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A bug for algal blooms

Alan Wilson, recipient of Auburn’s highest teaching honor, shares research interests with undergraduates

Published: January 12, 2023
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A summer spent working as a research technician off the coast of North Carolina started Alan Wilson down a path he would never have predicted.

Wilson, a professor in the Auburn University College of Agriculture’s School of Fisheries, Aquaculture and Aquatic Sciences, is the 2022 recipient of the university’s highest teaching honor, the Gerald and Emily Leischuck Endowed Presidential Award for Excellence in Teaching.

He leads and oversees all aspects of a Research Experiences for Undergraduates, or REU, program funded by the National Science Foundation, or NSF, which is focused on aquatic ecology. Through this research program, he has supported and trained 65 undergraduate students, including four students with disabilities, 18 underrepresented students and 46 women from across the United States. Students working in Wilson’s NSF REU program have produced 30 research publications.

Supporting and creating research opportunities for undergraduate students is important to Wilson, whose own early studies might not have naturally led to a career as a researcher.

“I grew up in Atlanta and completed two years at Young Harris College, a small school in north Georgia, where I went to play tennis,” he said.

After two years, he went to the University of North Carolina-Chapel Hill for his undergraduate studies, where he earned a Bachelor of Arts in biology. He joked that he could have earned a Bachelor of Science, but he didn’t want to take another semester of French.

But after his senior year, he spent the following summer working as a research technician for then-postdoc Phil Levin at UNC-Chapel Hill’s Institute of Marine Sciences.

“I think that’s where I got the bug to be interested in doing research,” Wilson said. “I wanted to work with fish in freshwater systems because working in the ocean is really tough. So, I then got my master’s at Michigan State University in fisheries and wildlife. But I actually didn’t work with fish there at all.”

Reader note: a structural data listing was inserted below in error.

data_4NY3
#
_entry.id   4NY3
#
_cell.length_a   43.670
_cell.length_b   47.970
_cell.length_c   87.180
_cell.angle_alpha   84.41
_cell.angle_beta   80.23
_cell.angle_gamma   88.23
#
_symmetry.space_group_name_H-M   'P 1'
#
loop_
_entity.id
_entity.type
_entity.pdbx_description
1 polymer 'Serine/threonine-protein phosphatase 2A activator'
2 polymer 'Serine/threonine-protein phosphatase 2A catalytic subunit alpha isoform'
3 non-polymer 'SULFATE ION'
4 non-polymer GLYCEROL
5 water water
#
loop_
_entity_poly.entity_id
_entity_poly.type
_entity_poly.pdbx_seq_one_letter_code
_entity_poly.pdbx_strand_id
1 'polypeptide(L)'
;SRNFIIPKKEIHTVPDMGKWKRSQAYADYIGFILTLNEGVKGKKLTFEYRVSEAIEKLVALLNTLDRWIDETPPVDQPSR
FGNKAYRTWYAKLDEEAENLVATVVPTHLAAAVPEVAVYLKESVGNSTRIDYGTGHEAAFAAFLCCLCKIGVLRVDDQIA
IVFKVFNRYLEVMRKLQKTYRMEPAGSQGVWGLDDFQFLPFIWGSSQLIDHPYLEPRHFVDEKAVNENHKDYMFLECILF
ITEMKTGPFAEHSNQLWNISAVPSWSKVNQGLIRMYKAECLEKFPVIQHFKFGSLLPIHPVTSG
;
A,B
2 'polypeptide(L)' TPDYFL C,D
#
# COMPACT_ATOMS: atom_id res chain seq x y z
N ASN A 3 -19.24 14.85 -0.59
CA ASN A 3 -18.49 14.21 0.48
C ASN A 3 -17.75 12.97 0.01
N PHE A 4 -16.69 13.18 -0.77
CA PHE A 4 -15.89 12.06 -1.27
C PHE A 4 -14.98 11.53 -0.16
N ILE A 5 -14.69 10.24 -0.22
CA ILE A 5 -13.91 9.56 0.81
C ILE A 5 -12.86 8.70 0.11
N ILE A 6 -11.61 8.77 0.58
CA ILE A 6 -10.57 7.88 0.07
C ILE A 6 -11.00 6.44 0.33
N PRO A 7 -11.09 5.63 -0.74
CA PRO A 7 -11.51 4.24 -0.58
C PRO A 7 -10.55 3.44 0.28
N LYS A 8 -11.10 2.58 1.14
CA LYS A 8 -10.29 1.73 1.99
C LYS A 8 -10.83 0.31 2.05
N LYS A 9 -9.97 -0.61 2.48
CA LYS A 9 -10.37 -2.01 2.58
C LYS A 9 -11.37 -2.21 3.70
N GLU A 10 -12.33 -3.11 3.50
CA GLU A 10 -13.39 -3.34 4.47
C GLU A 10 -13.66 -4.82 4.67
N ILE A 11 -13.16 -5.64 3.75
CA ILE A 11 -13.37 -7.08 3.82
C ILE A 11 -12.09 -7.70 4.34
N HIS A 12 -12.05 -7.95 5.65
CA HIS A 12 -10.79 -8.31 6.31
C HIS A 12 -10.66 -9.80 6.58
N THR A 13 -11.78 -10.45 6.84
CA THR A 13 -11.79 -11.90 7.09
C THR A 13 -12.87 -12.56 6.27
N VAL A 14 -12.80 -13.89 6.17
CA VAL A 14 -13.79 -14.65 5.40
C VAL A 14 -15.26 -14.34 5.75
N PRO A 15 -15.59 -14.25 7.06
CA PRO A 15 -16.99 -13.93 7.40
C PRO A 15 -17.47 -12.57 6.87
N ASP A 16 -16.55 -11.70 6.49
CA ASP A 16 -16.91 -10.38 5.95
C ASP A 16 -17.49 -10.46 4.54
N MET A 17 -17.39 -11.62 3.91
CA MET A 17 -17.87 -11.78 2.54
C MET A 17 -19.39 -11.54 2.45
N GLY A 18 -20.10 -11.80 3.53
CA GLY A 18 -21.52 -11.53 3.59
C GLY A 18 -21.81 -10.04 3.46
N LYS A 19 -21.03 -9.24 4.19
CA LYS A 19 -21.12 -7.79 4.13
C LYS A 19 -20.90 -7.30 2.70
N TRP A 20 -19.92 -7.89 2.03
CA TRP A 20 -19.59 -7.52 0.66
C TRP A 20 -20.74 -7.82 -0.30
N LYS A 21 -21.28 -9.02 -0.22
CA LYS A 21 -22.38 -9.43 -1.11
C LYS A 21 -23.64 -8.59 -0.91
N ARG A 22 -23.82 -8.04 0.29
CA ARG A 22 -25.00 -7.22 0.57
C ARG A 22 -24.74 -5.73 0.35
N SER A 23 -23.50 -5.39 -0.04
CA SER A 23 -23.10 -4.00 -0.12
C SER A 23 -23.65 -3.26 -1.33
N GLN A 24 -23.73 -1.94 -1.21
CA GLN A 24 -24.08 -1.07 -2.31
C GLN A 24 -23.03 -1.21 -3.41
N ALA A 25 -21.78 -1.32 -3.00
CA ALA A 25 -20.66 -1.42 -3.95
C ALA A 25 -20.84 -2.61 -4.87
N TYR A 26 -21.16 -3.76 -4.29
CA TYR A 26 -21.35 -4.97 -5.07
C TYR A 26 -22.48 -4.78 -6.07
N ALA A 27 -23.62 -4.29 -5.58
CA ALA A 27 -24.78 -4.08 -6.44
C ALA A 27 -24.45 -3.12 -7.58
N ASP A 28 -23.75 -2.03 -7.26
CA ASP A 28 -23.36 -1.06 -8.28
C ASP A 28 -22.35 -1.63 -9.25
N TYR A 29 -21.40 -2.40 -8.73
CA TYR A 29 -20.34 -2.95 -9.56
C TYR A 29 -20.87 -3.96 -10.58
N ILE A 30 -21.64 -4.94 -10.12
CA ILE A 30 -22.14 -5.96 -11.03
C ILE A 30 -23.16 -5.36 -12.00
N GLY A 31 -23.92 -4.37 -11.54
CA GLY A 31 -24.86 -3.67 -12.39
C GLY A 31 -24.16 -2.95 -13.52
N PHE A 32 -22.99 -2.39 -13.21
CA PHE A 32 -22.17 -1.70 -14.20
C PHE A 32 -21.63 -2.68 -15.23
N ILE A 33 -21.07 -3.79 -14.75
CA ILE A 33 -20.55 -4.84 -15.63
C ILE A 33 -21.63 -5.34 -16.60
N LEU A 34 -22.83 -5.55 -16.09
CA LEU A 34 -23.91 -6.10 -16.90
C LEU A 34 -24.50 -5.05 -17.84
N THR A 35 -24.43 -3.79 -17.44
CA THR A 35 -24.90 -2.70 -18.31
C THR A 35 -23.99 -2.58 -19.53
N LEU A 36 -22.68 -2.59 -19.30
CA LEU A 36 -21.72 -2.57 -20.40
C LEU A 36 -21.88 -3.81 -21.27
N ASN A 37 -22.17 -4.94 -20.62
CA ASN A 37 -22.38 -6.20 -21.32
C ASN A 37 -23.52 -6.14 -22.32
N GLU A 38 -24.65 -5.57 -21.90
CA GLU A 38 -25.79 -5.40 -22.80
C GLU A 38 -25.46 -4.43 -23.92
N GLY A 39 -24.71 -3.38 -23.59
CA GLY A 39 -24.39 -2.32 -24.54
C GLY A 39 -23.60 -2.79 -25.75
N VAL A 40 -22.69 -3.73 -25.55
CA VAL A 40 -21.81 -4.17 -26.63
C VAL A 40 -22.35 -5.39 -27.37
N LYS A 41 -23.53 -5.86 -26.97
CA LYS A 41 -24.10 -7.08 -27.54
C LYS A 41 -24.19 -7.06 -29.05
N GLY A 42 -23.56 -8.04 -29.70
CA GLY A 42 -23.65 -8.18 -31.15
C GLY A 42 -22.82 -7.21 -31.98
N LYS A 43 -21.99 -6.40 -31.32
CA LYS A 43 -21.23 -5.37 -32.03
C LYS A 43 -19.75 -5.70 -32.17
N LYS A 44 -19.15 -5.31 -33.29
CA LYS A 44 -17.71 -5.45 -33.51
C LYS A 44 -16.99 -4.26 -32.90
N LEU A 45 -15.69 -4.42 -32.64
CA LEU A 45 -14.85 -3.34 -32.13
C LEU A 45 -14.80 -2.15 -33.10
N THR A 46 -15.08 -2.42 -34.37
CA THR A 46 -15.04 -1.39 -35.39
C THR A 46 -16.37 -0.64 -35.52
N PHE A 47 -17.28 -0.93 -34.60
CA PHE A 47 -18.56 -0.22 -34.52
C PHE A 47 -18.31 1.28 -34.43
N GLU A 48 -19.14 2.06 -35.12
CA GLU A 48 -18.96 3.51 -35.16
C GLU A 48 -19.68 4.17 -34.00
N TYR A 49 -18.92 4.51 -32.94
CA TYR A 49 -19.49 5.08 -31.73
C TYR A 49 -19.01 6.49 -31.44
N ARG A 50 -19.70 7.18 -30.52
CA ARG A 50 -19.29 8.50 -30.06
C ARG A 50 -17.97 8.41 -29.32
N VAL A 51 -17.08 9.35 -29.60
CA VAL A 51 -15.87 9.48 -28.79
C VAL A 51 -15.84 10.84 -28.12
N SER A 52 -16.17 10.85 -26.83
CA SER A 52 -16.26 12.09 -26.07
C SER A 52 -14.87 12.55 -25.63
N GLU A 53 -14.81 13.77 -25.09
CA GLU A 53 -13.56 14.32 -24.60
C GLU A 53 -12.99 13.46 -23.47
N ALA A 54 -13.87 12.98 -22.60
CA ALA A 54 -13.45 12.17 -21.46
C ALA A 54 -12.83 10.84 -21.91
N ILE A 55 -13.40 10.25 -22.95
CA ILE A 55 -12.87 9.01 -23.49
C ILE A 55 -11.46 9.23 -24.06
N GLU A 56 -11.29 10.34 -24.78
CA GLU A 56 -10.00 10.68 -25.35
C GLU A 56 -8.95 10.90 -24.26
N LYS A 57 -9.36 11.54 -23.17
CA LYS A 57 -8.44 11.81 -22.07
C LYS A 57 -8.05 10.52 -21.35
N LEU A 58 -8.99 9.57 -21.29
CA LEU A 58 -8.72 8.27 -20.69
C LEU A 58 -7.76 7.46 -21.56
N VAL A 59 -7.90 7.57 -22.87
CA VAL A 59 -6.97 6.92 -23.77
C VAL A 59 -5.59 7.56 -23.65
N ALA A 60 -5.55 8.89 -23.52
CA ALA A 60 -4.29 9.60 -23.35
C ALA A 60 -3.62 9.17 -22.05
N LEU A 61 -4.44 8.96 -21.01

He worked for Ace Sarnelle, who was then a new professor who had never hired a graduate student before. Wilson tried to do a project involving zebra mussels, an invasive species that was taking off in the area at the time.

“I did some experiments in the lab, and they weren’t as exciting as I hoped they’d be,” Wilson said.

But Sarnelle was working with and excited about phytoplankton.

“I got the bug, too,” Wilson said. “He did a lot of great things, but one of the best things he did for me was he got me to fall in love with field work and field experiments, which is something I continue to do now.”

Then the Atlanta native returned home to get a doctorate in applied biology at the Georgia Institute of Technology.

“Didn’t work with fish there either,” Wilson quipped.

Wilson returned to Michigan to do a postdoc at the University of Michigan, before coming to Auburn in 2007. Today, he is broadly interested in understanding the ecology of freshwater lakes, ponds and reservoirs.

His lab studies, put simply, water quality. As an aquatic ecologist, he likes to study the interactions between organisms and their environment—in his case: freshwater systems. A lot of what he does is focused on algal blooms, or specifically, cyanobacterial bloom formation, trying to figure out why they form and what people can do to keep them from developing in recreational reservoirs, aquaculture ponds and other systems. He also studies factors leading to taste, odor and toxicity issues in drinking water reservoirs.